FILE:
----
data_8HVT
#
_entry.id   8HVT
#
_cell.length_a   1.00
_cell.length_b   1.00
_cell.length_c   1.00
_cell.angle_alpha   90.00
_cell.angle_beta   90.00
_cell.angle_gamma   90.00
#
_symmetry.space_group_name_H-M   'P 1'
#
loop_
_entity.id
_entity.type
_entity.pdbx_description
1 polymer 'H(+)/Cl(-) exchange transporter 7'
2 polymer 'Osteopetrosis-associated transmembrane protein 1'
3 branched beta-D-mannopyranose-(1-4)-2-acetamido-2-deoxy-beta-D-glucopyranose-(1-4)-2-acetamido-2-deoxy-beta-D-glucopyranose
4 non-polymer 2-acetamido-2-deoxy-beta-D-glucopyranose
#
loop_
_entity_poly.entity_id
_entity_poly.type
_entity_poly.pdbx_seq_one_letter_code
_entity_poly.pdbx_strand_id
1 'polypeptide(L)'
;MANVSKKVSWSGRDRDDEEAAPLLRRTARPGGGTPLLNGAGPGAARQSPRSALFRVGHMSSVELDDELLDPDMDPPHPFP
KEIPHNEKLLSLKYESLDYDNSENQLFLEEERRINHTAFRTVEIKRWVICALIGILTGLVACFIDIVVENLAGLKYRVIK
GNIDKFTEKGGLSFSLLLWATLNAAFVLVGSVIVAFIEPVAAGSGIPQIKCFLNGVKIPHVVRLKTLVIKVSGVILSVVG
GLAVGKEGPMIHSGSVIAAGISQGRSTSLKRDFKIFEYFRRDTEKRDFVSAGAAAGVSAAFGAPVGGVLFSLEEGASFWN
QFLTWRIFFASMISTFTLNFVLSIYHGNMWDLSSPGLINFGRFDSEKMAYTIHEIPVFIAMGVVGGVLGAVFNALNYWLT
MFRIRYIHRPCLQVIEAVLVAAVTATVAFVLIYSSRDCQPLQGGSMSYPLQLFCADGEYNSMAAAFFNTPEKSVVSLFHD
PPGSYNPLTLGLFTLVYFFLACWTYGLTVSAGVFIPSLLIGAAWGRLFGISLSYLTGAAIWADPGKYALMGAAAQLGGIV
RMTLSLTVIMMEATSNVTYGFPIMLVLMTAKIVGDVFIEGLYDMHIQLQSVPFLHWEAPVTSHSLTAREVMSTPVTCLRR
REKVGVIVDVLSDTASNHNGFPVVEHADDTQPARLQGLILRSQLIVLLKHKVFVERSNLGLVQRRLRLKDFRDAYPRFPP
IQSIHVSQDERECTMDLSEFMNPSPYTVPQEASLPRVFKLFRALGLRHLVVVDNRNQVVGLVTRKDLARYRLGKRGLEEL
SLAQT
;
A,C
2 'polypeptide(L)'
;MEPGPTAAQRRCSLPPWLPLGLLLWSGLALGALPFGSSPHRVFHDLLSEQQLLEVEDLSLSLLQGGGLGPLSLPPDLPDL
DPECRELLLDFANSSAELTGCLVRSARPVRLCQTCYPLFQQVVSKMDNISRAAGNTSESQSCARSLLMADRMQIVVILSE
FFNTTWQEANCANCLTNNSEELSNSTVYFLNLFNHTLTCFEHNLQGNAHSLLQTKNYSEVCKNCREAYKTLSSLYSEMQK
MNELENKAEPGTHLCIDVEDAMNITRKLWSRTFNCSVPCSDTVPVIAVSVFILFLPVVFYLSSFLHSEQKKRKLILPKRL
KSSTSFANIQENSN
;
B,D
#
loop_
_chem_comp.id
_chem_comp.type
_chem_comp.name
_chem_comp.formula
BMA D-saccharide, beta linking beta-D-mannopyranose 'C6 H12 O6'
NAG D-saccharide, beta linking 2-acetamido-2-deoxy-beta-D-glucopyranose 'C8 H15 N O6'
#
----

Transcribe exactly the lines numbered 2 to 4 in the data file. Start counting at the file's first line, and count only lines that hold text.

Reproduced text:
#
_entry.id   8HVT
#